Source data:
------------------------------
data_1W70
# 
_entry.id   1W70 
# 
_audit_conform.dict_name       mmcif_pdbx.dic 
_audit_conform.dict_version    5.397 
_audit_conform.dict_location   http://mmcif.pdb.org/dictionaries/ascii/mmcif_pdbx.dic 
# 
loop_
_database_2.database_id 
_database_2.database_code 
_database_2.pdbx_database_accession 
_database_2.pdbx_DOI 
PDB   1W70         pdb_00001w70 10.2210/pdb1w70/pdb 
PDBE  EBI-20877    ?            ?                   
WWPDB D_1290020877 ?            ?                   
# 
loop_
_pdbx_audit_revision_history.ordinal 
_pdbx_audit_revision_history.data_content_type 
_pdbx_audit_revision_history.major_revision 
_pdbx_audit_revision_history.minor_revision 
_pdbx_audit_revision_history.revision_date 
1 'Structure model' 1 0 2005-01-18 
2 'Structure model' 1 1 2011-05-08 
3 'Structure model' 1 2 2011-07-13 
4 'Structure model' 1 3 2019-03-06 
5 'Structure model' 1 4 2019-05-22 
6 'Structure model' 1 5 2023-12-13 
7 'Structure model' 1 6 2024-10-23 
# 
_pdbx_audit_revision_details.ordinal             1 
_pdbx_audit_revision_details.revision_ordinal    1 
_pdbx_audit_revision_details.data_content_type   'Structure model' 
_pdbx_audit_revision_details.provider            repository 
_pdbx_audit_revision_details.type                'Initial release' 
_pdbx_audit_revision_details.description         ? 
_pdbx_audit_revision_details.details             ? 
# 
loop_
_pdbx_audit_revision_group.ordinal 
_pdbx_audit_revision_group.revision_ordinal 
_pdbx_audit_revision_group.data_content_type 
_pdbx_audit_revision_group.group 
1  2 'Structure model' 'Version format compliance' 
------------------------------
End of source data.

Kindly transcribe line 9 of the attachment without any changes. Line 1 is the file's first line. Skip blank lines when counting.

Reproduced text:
loop_